Friday, December 21, 2012

Motorola buidling an 'X Phone' to compete with iPhones, Galaxy devices

Motorola Mobility once looked to Google's Android platform to save itself. Later, Google looked to Motorola Mobility -- and acquired it -- to add patents help in its defense -- although it hasn't needed them yet -- against potential Apple legal action.
It's Samsung that is under legal attack by Apple, and it's Samsung that is currently no. 1 in both smartphones and cell phones globally. Apple has more than 50 percent sales market share in the U.S.

Motorola isn't giving up, however. On Friday, the Wall Street Journal said the Google division is working on what is being called an "X phone." This superphone is supposed to be designed to be a single handset that can immediately compete with and rival Apple's iPhone and Samsung's flagship Galaxy handsets. Motorola will follow that phone up with a similar X Tablet.

When most think of the top single phones, they think iPhone and Galaxy. What, then, will Motorola do to separate its X Phone from the rest of the crowd? It's unclear, and it's also unclear how other manufacturers will react to this news.

While Google has long said that Motorola would operate as a separate entity, and while Motorola didn't even get to build the latest Nexus phone for its parent company, OEMs are still looking at the pair suspiciously.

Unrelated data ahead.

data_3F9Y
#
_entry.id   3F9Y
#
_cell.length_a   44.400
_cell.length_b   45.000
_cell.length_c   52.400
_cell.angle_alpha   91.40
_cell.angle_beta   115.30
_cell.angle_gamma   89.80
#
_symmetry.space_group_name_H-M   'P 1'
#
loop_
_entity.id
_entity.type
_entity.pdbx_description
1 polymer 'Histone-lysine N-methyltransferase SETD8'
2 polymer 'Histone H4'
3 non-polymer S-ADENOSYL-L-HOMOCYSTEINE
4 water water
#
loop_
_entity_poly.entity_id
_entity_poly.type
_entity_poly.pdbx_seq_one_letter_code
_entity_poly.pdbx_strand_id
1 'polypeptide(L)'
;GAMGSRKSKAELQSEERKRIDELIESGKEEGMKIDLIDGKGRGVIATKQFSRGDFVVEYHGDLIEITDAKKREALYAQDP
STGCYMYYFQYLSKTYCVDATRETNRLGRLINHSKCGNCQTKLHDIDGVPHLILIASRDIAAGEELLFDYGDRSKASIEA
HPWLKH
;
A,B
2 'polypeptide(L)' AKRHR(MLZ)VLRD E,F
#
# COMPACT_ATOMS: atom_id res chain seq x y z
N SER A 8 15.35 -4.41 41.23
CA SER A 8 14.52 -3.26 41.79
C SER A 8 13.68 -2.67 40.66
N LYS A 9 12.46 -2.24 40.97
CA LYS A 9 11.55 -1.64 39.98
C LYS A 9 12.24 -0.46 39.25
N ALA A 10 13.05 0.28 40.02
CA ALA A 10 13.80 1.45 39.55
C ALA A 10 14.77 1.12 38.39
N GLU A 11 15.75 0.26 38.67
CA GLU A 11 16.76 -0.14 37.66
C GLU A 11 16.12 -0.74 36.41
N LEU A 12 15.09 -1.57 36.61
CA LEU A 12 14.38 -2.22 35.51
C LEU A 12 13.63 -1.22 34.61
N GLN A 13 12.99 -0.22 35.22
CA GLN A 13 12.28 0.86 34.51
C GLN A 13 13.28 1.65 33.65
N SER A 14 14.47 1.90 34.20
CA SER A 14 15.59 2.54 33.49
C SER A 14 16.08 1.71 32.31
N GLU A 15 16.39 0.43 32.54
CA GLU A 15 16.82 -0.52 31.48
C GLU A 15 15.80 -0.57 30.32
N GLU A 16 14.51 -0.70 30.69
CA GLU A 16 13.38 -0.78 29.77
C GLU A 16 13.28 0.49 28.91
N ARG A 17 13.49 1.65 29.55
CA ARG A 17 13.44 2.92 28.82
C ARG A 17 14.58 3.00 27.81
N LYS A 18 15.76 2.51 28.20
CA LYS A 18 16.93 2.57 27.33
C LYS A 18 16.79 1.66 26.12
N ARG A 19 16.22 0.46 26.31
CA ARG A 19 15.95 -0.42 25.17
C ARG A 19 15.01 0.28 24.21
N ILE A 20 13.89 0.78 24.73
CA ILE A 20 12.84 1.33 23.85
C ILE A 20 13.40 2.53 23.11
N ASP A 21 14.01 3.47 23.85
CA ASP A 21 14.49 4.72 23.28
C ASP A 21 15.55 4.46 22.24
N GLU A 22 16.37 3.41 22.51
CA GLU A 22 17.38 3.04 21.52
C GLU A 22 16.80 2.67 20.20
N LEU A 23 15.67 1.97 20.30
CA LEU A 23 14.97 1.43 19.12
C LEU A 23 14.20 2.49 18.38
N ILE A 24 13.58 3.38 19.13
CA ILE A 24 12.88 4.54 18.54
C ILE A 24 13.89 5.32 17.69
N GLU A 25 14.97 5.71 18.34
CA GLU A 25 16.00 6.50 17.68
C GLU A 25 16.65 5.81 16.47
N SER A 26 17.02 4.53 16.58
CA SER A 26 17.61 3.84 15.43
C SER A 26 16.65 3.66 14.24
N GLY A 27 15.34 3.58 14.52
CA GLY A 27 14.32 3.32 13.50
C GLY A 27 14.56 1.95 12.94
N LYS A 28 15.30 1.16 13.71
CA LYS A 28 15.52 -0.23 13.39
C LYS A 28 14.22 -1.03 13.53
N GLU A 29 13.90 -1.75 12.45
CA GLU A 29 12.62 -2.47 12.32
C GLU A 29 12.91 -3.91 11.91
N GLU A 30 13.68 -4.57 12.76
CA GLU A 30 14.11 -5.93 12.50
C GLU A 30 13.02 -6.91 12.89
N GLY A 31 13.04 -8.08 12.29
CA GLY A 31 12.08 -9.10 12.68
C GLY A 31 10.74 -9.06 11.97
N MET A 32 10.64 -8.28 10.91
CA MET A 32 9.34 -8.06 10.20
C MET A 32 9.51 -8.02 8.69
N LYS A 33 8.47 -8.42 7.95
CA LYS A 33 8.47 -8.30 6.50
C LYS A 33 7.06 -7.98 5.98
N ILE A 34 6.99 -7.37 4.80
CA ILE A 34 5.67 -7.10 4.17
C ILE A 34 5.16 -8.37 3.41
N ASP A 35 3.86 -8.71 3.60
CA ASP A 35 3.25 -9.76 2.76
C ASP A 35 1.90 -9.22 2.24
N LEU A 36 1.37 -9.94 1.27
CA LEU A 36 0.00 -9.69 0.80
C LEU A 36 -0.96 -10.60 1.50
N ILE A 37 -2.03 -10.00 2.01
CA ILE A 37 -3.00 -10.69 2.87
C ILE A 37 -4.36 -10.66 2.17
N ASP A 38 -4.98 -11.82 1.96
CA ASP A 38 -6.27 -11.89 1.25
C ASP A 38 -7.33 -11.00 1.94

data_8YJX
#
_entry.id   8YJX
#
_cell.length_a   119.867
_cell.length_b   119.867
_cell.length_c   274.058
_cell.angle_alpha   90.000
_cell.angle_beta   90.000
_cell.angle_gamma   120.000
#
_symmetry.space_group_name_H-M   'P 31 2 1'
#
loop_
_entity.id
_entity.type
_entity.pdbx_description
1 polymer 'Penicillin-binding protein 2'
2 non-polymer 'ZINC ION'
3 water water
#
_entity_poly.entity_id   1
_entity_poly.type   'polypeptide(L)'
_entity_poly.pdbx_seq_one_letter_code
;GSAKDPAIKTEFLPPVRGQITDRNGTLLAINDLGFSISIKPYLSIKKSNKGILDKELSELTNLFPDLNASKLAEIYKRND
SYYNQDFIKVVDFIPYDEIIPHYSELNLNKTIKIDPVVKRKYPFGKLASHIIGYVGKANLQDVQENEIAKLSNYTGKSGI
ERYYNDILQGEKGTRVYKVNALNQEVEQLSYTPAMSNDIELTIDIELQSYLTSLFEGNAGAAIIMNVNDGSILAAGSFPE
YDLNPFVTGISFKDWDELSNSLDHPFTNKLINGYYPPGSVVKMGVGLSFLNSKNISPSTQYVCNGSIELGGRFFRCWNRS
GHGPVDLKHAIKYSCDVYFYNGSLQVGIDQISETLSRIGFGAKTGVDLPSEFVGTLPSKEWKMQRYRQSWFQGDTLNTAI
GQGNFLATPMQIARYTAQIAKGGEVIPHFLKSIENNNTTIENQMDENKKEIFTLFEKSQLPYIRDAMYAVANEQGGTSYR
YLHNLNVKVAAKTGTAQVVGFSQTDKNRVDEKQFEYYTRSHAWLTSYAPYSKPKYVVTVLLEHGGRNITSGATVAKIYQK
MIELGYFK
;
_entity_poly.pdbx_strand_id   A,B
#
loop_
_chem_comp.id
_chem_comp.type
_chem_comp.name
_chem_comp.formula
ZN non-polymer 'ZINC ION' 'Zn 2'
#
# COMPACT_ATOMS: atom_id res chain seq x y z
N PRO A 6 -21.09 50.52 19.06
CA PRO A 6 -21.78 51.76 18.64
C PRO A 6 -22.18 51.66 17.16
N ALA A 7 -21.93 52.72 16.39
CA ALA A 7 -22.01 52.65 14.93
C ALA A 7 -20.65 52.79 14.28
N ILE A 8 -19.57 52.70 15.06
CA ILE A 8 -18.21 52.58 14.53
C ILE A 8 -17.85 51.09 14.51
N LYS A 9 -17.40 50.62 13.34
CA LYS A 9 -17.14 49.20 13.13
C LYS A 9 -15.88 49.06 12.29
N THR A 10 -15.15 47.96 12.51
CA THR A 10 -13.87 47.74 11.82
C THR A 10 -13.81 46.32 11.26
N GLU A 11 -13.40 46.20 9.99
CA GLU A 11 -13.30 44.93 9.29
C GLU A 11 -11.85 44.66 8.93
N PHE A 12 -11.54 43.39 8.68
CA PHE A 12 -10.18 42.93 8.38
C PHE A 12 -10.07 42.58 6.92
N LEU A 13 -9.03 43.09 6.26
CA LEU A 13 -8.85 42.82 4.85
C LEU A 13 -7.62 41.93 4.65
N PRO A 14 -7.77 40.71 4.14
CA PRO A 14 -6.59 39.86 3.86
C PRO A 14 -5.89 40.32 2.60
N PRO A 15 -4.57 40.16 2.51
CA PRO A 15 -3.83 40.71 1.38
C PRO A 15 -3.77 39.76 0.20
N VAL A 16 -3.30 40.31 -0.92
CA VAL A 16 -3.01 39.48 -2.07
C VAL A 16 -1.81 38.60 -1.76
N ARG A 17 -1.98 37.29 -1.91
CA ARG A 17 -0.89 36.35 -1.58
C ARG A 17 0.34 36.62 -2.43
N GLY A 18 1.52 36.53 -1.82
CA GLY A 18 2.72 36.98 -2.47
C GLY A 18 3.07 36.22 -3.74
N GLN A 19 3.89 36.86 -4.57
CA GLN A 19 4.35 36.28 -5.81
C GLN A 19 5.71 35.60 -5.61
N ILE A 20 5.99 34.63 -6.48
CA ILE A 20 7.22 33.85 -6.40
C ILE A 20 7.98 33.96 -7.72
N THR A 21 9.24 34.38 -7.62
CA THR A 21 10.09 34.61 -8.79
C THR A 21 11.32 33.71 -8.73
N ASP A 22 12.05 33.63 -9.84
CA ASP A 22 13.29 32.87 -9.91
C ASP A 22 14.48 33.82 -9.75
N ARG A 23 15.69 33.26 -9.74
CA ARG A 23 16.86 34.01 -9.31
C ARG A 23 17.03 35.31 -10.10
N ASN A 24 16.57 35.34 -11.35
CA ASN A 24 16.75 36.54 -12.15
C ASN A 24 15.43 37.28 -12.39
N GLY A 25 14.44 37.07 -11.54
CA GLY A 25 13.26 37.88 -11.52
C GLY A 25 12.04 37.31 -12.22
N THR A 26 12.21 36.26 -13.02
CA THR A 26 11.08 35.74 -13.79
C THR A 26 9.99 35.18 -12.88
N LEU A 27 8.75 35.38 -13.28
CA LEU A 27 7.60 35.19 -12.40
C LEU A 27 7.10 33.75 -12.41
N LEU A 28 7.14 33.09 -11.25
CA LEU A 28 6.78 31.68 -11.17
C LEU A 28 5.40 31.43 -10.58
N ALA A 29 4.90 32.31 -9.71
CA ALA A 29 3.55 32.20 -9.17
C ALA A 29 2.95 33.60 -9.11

The effort is being headed up by former Google product manager Lior Ron. Sources said that among the features that Motorola looked at for the X Phone were bendable screens, ceramic materials (to allow more color and different shapes), and better features for the X Phone's camera and photo software, such as better color saturation and panoramic features.

However, some of these features were found to drain battery life. In addition, some have already been incorporated into recent devices, such as the iPhone 5, but one would assume that matching an iPhone 5 feature, if it's not something you currently have in your phone, would not be discounted.

Motorola accounted for less than 3 percent of Android phone shipments in the third quarter of 2012, making it a tiny blip on the radar compared to either Samsung or Apple.

Full disclosure: We once used Motorola Android handsets, but have since adopted the Samsung Galaxy S III and will stick with Samsung going forward. From our perspective, it's been less about the hardware specs, and more about the software performance that made us change our minds.

Truly, we admire the hardware feel of Motorola smartphones and tablets. They feel solid and strong in our hands. However, as much as we rail against UI layers on Android, such as TouchWiz, we admire the advantages that a Samsung Android load gives us.

There are rumors that Motorola's UI layer, Blur, might go the way of the original RAZR flip-phone. That's unclear, though. Whatever the case, Motorola and Google need to work together to get its software experience more user-friendly and feature-full, it it wants to compete with either Apple or Samsung.

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